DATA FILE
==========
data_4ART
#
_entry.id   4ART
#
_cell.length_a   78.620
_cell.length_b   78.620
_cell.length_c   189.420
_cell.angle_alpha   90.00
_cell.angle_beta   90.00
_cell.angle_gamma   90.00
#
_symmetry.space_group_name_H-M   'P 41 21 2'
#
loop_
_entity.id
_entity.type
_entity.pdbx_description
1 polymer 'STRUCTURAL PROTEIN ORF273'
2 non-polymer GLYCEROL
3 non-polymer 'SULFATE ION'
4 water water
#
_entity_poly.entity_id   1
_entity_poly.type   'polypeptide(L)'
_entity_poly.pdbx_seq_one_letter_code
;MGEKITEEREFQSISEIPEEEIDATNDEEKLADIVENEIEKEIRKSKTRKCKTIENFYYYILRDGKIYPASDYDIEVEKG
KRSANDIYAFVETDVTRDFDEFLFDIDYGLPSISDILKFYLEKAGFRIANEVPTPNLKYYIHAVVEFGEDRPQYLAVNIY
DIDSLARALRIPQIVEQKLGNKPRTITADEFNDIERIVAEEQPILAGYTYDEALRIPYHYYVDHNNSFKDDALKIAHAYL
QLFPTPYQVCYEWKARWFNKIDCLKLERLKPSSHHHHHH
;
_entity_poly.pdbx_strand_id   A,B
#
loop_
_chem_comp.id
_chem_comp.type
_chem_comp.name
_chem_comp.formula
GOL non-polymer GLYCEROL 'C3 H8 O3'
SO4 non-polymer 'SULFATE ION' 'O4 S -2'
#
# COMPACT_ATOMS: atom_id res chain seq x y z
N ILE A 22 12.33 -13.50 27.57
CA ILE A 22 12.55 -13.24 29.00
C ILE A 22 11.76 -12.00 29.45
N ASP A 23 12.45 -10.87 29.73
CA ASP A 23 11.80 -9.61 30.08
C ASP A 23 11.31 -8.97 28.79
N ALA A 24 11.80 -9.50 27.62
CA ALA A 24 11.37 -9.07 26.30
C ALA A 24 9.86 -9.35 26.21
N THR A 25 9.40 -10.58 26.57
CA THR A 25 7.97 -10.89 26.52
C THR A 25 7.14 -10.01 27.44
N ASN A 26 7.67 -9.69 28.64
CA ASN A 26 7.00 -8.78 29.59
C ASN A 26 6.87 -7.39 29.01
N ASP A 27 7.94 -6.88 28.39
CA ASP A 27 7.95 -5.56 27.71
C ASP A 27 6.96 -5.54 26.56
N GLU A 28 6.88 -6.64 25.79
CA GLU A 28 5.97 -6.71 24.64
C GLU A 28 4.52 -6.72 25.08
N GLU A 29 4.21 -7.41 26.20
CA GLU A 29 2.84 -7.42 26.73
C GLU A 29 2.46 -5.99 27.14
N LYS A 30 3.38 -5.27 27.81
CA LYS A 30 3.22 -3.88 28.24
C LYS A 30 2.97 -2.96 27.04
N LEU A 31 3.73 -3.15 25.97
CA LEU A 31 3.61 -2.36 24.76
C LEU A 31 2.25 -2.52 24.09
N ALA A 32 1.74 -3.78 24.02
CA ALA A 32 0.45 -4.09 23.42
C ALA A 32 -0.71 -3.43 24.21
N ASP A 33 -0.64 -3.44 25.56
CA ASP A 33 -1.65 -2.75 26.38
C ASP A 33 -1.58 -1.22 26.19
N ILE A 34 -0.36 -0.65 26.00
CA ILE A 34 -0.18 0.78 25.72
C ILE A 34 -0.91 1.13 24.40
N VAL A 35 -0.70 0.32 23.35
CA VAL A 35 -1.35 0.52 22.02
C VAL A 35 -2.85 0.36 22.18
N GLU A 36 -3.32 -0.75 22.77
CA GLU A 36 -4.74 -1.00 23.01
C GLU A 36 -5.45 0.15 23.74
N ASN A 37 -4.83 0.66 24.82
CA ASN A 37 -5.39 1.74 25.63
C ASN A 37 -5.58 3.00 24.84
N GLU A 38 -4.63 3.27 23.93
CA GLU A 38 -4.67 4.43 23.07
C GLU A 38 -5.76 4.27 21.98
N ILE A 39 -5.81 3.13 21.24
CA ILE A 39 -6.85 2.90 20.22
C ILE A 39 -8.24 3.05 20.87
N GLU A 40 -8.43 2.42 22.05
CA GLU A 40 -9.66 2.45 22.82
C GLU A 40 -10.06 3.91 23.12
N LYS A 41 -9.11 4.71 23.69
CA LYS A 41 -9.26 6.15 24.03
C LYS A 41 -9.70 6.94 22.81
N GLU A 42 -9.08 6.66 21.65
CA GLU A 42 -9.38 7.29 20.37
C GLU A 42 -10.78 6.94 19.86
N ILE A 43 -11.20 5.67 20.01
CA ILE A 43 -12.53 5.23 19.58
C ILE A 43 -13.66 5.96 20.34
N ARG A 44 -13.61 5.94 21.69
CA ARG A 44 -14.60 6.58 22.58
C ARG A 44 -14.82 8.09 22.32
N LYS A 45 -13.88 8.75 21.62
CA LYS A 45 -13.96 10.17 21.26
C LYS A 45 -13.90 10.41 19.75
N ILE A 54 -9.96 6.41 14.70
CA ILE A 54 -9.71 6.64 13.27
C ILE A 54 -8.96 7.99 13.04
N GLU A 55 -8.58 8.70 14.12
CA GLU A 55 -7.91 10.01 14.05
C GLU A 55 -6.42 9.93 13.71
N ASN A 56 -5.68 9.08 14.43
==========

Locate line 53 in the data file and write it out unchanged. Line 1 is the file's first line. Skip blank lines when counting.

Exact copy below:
C THR A 25 7.14 -10.01 27.44